Tissue transglutaminase, IgA antibodies
Why this test?
For the celiac disease diagnosis with patients who have clinical symptoms of this disease.
For screening of celiac disease with risk factors patients (hereditary history of celiac disease, type 1 diabetes, Down syndrome).
To assess the patient's adherence to a gluten-free diet and disease activity.
In what cases is it prescribed?
With symptoms of celiac disease: periodic vomiting, diarrhea, growth retardation (in children), abdominal pain, anemia, epilepsy, atopic dermatitis, angular cheilitis, aphthae, Dühring's herpetiform dermatitis, signs of vitamin deficiency - visual impairment, neuropathy, osteopenia, increased bleeding , amenorrhea, infertility, impotence (in adults);
when examining a patient with a heavy family history of celiac disease;
in the control of treatment of celiac disease;
when examining a patient with type 1 diabetes, Hashimoto's autoimmune thyroiditis, total alopecia, systemic connective tissue diseases, and Down syndrome.
Antibodies to tissue transglutaminase IgA are the best clinical and laboratory marker of gluten enteropathy. Tissue transglutaminase is an enzyme that catalyzes the formation of bonds between various protein molecules rich in glutamine and lysine. It is present in many tissues, including the submucosa of the gastrointestinal tract. Gliadin, which comes with food as part of gluten, consists of 40% of the amino acid glutamine and can act as a substrate for tissue transglutaminase. Under the action of this enzyme, gliadin is transformed into a more immunogenic peptide. In people prone to celiac disease, the use of gluten and the formation of a modified form of gliadin is accompanied by an inflammatory reaction with subsequent atrophy of the intestinal mucosa.
Clinically, this autoimmune process manifests as gluten enteropathy (celiac disease). Celiac disease is a chronic inflammatory bowel disease in which various autoantibodies to gliadin, endomysium and tissue transglutaminase can be detected in the blood.
Despite some features of the clinical picture of the disease, the symptoms of celiac disease can resemble syndromes observed in irritable bowel syndrome, cystic fibrosis, chronic pancreatitis, and many other diseases of the gastrointestinal tract. In the differential diagnosis of celiac disease, serological tests are of great importance, allowing to distinguish this disease from other conditions accompanied by diarrheal syndrome.
The main purpose of serological tests for suspected celiac disease is to identify patients who are indicated for endoscopy and biopsy of the small intestine for histological verification of the diagnosis. This analysis is characterized by high sensitivity (81-100%) and specificity (97-99%), which allows us to consider it the best method that meets this goal.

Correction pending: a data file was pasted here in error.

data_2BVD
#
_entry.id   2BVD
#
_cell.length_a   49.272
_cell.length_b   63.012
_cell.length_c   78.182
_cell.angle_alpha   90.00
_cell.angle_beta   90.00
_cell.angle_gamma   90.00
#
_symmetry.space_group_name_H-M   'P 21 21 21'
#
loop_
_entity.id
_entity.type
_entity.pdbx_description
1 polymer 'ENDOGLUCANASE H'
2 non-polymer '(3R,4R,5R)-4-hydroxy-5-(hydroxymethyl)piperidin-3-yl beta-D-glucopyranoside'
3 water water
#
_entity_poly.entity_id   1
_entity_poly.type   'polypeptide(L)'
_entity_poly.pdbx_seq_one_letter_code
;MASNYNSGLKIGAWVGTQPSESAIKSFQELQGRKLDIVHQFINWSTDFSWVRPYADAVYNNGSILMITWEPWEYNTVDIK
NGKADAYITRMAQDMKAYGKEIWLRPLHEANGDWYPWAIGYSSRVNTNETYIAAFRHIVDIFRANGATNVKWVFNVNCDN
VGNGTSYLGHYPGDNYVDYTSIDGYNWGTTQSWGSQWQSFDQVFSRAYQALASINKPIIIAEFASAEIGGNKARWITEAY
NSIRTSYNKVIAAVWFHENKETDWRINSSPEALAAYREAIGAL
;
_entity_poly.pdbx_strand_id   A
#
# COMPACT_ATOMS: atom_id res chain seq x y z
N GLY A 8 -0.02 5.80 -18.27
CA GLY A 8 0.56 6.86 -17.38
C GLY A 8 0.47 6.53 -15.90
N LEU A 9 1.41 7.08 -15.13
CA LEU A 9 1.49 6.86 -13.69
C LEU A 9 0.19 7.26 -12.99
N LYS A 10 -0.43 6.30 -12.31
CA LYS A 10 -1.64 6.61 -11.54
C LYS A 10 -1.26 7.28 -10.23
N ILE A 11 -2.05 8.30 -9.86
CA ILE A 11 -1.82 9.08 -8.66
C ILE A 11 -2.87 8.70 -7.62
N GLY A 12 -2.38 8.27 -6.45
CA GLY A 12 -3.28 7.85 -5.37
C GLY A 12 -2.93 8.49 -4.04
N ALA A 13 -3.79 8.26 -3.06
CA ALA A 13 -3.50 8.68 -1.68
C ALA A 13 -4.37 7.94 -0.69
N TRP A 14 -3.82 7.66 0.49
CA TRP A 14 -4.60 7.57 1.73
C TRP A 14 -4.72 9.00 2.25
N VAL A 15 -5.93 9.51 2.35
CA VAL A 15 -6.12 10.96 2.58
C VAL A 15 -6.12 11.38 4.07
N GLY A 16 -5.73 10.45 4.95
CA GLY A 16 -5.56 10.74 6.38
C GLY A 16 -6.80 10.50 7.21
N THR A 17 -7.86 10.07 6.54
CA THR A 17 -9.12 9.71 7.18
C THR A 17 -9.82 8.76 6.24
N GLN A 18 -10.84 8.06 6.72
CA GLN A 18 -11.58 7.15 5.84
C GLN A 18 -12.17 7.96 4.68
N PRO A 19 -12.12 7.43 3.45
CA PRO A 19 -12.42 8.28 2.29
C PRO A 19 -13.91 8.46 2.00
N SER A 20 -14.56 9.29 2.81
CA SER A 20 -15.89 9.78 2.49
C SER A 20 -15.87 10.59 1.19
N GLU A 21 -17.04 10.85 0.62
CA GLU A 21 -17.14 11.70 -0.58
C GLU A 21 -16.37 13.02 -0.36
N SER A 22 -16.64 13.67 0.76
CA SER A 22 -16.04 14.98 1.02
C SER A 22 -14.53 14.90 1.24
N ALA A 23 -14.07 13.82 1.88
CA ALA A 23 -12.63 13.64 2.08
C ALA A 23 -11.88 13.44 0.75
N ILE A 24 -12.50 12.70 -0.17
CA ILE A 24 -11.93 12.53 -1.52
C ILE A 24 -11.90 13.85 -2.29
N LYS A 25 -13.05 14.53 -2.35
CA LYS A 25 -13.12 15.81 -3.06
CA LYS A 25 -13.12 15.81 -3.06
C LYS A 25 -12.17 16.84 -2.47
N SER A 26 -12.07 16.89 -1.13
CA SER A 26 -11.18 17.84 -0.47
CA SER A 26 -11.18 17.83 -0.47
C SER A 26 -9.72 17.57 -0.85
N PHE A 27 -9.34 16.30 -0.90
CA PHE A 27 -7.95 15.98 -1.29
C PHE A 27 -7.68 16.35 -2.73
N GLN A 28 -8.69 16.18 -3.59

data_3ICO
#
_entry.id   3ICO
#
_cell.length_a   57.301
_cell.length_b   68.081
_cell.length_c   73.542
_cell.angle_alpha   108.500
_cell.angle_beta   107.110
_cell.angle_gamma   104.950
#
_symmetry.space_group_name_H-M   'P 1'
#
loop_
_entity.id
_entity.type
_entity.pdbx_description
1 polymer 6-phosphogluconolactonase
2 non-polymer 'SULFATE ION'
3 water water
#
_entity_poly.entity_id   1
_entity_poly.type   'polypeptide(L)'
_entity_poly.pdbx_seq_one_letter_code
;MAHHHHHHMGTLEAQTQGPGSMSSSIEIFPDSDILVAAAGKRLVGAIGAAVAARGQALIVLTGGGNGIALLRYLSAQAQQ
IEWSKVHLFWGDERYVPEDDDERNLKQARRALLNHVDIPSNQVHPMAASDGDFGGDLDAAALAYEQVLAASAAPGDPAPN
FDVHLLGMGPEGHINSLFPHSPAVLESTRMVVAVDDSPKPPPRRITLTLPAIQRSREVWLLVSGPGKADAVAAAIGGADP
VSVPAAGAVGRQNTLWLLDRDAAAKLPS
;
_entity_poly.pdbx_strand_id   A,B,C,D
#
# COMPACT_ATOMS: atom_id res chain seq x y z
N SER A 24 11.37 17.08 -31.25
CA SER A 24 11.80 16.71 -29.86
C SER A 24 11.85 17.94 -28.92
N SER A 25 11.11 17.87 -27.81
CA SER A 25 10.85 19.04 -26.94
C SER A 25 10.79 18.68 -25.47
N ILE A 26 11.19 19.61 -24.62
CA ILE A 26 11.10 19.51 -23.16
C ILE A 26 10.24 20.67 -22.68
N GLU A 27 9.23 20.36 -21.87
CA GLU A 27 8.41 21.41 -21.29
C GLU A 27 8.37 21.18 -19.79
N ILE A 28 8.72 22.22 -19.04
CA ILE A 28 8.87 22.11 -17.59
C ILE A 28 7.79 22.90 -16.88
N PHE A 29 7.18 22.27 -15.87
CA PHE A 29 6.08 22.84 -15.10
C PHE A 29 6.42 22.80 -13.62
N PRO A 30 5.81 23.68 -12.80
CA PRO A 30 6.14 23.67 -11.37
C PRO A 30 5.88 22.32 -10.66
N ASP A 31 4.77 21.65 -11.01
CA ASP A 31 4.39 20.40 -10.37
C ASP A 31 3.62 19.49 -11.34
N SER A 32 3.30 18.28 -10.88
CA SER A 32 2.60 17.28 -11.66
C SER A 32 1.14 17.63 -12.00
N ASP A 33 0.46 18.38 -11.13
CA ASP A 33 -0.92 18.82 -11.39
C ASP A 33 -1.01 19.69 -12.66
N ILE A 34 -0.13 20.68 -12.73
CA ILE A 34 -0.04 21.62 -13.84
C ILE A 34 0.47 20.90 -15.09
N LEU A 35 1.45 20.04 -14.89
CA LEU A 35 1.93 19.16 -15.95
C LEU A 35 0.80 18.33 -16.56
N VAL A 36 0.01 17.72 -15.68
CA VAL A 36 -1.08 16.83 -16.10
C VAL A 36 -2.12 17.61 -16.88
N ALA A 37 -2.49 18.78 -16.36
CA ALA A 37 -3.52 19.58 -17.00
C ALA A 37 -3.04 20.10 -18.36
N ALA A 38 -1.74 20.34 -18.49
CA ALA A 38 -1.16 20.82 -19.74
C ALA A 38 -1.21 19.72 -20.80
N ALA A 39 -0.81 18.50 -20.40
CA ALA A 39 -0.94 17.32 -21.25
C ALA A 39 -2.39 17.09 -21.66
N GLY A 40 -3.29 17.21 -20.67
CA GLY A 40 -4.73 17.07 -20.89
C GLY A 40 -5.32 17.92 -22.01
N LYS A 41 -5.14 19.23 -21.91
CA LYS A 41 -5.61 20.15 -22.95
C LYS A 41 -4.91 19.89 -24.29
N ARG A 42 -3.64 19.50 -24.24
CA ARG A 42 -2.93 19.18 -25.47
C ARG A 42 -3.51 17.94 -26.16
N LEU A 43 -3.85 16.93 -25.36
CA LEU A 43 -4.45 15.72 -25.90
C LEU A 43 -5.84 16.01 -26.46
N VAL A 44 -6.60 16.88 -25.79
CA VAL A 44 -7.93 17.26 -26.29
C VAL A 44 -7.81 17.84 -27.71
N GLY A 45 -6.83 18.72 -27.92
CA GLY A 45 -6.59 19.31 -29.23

With a positive test result, endoscopy is recommended in patients with clinical signs of celiac disease. It should be noted that a negative result does not completely rule out the disease. If a negative result is obtained in a patient with pronounced clinical signs of celiac disease, an additional analysis is recommended - a test for antibodies to endomysium, IgA. Quite often, celiac disease is asymptomatic or characterized by nonspecific symptoms (unmotivated weakness, shortness of breath, changes in the skin, hair, nails) that indicate anemia or malabsorption.
Despite the absence of bright manifestations in this course of the disease, chronic malabsorption can lead to a deficiency of trace elements and vitamins and to irreversible changes, such as osteoporosis (vitamin D deficiency) and slowing of skin regeneration (zinc deficiency).
In addition, celiac disease is associated with the development of T-cell lymphoma of the intestine. In order to recognize asymptomatic celiac disease in time and prevent complications, screening for this disease is carried out in patients with risk factors (once every two years). Since the level of IgA antibodies can change over time, it is recommended to repeat the analysis if the result is negative. A positive test result may be an indication for a diagnostic biopsy.
Diagnosis of celiac disease in patients with isolated deficiency of immunoglobulin A presents a certain difficulty. The prevalence of this form of congenital immunodeficiency among patients with celiac disease is higher than among healthy people, and is 2-3%. Since patients with isolated IgA deficiency do not produce this immunoglobulin at all, the result of the test for anti-tTG IgA in them will be pseudonegative. In view of this feature, the anti-tTG IgA test should be supplemented with an anti-tTG IgG test. Analysis of total immunoglobulins of class A is also recommended. The level of anti-tTG reflects disease activity. When following a gluten-free diet and achieving remission, the concentration of these antibodies gradually (usually within 6-12 months) decreases, and the analysis may become negative.
Therefore, the anti-tTG IgA test is also used to assess a patient's adherence to a gluten-free diet. Celiac disease often coexists with other autoimmune diseases, such as type 1 diabetes, Hashimoto's autoimmune thyroiditis, and systemic connective tissue diseases.
Therefore, the examination of a patient with celiac disease includes additional laboratory tests that exclude concomitant diseases. Anti-tTG IgA analysis is also carried out during the examination of patients with Down syndrome, given the frequent occurrence of celiac disease among them.